San Francisco is blessed with many varieties of sandwiches — from traditional Mexican tortas to tailgate friendly Italian-American subs — but the Bay Area holds the banh mi on a completely different wavelength. It’s hard to resist the combination of a crunchy baguette stuffed with roasted meat, velvety pate, pickled veggies, searing chilies, and topped off with a generous helping of mayonnaise.
Rugged coastlines, stunning beaches, and a castle high atop a hill — what more could you want from a Central Coast beach town? San Simeon may be best known for Hearst Castle, but it has plenty of things to do down at sea level. Here’s a guide to making the most of a day in this idyllic seaside town, as well as a few recommendations in neighboring Cambria. 9 a.m.: Begin your day with a strong cup of joe at Cambria Coffee Roasting Company.
For those of you seeking an alternative to fro-yo this summer, consider Taiwanese shaved snow — a creamy frozen treat that melts in your mouth like cotton candy. The dessert is not only delicious, but it’s also Insta-ready with its thin colorful ice ribbons and toppings aplenty like chocolate syrup and red beans. With a growing number of snow shops in the Bay Area, here’s a guide to finding the best ones serving up this sweet treat.
Muck Rack makes it simple to find people, tweets, or articles that mention any name, keyword, company, hashtag etc. We've compiled this guide to help you make the most of your search.
Selecting a term
Start searching tweets, articles from media outlets, articles mentioned in tweets, journalists'
names, titles and bios with some suggested searches:
Companies or Topics (e.g. iPhone, Microsoft)
Phrases (e.g. "cloud computing") — use quotes to keep the terms together
Twitter handles (e.g. @username) — returns those who have mentioned or replied to
Names (e.g. "David Pogue")
Hashtags (e.g. #sxsw, #london2012)
Bio details (e.g. vegan, Olympics, father)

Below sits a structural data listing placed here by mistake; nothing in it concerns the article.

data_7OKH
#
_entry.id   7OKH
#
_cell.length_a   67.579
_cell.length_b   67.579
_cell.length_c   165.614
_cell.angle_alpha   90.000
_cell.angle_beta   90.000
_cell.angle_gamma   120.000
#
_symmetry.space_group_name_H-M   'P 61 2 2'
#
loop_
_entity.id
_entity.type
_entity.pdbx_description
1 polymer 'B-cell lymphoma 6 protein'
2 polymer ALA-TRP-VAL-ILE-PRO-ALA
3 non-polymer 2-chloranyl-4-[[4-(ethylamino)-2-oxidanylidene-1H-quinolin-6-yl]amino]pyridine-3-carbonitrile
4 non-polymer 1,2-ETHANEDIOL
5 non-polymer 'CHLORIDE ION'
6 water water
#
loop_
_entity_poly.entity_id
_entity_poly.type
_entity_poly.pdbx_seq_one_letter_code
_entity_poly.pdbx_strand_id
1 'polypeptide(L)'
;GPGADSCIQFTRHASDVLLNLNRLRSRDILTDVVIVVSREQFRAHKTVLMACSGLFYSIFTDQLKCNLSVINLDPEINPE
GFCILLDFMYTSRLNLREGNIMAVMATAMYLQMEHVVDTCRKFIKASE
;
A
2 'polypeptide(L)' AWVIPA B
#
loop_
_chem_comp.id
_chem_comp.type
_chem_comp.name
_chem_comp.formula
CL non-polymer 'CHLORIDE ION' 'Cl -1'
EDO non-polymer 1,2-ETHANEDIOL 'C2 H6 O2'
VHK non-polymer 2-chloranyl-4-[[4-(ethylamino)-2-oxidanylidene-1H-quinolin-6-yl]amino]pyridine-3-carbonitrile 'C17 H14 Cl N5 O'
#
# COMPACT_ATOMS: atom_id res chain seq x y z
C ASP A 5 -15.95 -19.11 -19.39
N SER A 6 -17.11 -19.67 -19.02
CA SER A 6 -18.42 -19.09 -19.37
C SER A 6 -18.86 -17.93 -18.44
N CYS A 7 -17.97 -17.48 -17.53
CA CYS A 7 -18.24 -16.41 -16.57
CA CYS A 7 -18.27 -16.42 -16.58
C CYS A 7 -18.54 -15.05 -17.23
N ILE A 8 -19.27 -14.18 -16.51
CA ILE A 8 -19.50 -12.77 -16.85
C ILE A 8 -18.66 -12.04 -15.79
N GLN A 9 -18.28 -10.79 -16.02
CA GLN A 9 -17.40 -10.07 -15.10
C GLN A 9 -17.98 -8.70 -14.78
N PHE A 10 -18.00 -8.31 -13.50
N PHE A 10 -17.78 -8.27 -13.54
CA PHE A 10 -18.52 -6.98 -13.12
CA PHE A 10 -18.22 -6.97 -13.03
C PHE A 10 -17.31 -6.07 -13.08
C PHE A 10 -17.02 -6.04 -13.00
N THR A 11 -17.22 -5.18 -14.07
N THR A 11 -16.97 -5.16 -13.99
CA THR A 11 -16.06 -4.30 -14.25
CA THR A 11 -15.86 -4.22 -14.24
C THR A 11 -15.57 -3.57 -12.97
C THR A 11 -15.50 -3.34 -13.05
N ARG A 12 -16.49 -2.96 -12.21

Muck Rack's Advanced Search allows for many boolean operators.
Find results that mention multiple specified terms, use AND or
+. For example, ensure each result contains both Elon Musk and Mark Zuckerberg by
searching Musk AND Zuckerberg or Musk + Zuckerberg.
Use the operators OR or , to broaden your search when you'd like either of
multiple terms to appear in results. (This is the default behavior of our search when no operators
are used). For example, results will contain either cake or cookie by searching cake OR cookie or cake,cookie
Use NOT or - to subtract results from your search. For
example, searching Disney will yield results about the Walt Disney Company as well as Walt Disney
World Resort. To exclude mentions of Disney World, search for Disney -World or Disney
When using one of these operators with a phrase, enclose it in quotation marks. For example, you can
find results about smartphones excluding Apple's iPhone 4S by searching smartphone -"iPhone
Exact case matching or punctuation
If you're searching for a brand name or keyword that relies on specific punctuation marks or capitalization, you can
find results that match your exact query by adding matchcase: before the keyword you're searching for, like matchcase:E*TRADE .
Use parentheses to separate multiple
boolean phrases. For example, to find journalists talking about having fun in Disney World or
Disneyland, search for ("disney world" OR disneyland) AND fun.
An asterisk can be used to search for any variation of a root word truncated by the asterisk. For example, searching for admin* will return results for administrator, administration, administer, administered, etc.
A near operator is an AND operator where you can control the distance between the words. You can vary the distance the near operation uses by adding a forward slash and number (between 0-99) such as strawberries NEAR/10 "whipped cream", which means the strawberries must exist within 10 words of "whipped cream".